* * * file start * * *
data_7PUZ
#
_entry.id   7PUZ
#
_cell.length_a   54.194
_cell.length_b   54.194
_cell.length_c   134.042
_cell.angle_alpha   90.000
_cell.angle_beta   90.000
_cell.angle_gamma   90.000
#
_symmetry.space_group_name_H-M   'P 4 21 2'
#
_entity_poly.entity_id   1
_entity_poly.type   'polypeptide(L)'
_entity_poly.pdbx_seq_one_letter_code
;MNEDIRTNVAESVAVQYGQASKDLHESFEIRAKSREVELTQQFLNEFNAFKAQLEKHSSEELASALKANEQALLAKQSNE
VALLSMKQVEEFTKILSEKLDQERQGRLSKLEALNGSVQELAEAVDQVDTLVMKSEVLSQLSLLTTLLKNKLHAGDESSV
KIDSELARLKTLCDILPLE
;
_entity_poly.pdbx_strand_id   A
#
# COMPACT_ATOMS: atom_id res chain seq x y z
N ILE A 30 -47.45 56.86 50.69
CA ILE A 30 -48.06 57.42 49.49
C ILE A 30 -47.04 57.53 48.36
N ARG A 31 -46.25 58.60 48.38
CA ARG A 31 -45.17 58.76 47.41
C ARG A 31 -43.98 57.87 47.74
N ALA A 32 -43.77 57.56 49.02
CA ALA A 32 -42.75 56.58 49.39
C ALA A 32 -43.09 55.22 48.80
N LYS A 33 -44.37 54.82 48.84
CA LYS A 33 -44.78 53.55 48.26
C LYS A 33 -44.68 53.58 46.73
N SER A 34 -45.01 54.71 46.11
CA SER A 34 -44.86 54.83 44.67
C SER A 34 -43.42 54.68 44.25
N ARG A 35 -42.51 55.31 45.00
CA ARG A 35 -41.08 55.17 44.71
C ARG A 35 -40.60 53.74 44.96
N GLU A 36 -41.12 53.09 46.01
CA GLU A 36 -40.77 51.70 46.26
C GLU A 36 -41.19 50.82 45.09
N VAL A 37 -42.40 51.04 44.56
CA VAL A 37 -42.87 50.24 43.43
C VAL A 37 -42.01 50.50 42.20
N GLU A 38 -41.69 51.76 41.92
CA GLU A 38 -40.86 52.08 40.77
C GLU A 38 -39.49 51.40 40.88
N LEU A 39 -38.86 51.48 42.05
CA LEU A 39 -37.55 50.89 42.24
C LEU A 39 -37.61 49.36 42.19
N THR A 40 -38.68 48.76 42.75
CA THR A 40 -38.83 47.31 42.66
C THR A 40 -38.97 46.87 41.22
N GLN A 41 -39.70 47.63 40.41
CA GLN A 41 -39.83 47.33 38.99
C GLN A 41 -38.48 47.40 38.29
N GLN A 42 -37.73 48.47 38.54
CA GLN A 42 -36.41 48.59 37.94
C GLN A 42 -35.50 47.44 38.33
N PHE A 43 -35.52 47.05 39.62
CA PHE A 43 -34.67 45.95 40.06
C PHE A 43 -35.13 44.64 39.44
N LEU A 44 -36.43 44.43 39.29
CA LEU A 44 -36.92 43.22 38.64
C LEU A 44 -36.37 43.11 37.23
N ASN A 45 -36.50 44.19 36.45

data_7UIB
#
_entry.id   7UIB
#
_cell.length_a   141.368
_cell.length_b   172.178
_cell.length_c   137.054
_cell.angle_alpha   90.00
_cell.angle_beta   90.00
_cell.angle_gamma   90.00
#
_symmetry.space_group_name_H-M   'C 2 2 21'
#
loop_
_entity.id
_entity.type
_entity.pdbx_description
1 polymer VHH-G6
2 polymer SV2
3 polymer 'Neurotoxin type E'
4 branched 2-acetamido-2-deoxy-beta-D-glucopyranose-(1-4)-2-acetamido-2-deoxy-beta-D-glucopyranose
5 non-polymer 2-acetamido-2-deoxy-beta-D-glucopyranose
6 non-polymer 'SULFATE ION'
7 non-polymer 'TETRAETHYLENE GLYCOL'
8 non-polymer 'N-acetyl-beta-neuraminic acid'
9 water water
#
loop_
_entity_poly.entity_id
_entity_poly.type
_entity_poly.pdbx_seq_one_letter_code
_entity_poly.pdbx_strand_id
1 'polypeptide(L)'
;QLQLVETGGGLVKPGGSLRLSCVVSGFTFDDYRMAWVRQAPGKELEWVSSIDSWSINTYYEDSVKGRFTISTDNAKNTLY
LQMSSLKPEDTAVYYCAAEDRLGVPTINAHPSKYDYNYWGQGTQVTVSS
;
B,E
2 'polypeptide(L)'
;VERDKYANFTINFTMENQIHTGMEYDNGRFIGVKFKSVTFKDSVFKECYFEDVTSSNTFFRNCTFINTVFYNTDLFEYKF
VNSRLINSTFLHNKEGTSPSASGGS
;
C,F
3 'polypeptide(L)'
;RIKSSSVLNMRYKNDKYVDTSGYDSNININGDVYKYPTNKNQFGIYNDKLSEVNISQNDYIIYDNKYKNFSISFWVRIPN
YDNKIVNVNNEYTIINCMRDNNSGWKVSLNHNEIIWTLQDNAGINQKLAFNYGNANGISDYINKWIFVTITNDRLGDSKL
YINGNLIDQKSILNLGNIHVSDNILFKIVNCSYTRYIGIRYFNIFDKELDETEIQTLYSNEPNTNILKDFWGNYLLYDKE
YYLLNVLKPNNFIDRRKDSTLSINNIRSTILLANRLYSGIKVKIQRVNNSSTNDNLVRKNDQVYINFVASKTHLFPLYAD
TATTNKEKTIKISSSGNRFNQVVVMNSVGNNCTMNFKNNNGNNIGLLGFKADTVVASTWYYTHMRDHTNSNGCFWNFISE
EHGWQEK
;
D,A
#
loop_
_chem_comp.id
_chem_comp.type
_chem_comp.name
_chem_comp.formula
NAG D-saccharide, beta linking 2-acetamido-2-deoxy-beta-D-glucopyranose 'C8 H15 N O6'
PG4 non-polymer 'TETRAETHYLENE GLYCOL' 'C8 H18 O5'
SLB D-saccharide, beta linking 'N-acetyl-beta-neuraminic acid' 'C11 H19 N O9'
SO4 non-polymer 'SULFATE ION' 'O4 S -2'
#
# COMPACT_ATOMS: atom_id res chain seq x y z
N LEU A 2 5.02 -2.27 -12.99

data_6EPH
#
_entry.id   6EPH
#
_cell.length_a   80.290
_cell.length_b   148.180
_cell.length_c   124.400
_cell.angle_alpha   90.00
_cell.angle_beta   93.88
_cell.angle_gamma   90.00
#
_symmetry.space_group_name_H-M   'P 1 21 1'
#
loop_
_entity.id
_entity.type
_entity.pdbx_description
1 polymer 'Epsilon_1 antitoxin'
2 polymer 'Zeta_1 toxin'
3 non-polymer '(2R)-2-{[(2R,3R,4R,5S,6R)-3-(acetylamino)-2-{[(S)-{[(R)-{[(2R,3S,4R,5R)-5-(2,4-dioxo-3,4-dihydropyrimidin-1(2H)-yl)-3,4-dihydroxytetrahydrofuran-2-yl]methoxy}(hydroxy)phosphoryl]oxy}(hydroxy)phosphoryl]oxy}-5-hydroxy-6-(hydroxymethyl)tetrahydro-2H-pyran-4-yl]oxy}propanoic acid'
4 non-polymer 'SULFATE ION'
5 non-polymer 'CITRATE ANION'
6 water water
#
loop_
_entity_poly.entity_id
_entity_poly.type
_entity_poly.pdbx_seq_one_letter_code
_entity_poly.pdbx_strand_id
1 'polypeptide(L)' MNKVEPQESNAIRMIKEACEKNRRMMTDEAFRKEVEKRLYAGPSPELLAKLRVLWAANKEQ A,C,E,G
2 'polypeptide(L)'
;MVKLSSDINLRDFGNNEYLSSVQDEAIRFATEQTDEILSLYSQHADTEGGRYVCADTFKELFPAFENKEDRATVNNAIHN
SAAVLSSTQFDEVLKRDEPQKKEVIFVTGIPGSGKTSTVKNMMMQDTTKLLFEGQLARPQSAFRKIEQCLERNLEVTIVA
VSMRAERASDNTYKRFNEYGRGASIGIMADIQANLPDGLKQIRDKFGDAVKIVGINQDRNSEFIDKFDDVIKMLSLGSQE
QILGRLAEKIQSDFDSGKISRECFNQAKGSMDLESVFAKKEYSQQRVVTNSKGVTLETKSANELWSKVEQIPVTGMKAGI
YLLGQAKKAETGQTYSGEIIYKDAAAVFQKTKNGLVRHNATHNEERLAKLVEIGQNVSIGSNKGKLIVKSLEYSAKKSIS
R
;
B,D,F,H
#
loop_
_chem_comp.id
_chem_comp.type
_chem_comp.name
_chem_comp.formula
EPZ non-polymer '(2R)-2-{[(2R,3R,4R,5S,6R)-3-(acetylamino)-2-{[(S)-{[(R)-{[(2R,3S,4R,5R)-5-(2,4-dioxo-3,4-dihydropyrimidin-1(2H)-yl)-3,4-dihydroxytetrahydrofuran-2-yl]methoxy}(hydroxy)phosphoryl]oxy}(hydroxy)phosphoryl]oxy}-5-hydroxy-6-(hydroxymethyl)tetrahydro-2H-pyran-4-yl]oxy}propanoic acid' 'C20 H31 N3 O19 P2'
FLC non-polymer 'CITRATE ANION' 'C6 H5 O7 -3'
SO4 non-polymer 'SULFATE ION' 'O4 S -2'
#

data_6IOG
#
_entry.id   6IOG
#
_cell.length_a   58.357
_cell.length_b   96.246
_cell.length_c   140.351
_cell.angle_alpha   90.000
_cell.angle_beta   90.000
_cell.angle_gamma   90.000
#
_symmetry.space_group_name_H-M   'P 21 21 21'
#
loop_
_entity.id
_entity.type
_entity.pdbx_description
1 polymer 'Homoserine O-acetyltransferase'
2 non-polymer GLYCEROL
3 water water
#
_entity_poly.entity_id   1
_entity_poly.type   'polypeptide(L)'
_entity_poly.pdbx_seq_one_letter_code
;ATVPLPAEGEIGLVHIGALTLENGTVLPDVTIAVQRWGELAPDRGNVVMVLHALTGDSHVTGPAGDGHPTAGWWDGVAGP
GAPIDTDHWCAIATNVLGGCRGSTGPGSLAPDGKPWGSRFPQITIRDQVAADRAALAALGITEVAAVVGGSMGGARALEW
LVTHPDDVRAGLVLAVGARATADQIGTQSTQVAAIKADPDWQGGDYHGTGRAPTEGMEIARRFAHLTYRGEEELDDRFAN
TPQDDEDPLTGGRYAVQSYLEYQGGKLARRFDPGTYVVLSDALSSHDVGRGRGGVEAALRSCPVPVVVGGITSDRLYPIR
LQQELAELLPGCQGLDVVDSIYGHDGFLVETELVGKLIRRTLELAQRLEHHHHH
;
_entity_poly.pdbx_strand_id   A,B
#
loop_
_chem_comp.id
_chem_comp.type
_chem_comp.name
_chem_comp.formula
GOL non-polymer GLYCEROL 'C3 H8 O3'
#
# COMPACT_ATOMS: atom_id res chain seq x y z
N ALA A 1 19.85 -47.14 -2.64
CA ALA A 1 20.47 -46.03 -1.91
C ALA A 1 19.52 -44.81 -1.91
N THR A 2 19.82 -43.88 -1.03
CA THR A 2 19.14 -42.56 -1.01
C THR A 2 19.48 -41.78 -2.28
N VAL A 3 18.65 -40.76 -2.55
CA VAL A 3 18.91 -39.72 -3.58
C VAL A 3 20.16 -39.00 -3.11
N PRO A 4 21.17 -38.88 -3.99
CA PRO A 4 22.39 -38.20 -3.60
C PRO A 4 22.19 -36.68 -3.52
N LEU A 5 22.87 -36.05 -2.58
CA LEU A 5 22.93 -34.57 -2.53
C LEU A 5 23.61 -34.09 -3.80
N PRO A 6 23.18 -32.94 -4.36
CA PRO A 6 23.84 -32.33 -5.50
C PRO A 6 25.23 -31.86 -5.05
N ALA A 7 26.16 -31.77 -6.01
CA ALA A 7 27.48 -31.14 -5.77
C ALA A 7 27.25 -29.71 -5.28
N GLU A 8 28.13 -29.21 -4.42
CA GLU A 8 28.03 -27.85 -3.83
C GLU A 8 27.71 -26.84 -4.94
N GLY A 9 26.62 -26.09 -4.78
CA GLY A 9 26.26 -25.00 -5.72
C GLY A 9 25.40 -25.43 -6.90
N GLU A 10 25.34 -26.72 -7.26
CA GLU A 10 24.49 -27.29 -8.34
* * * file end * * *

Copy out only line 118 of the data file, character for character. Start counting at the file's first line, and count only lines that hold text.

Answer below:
EHGWQEK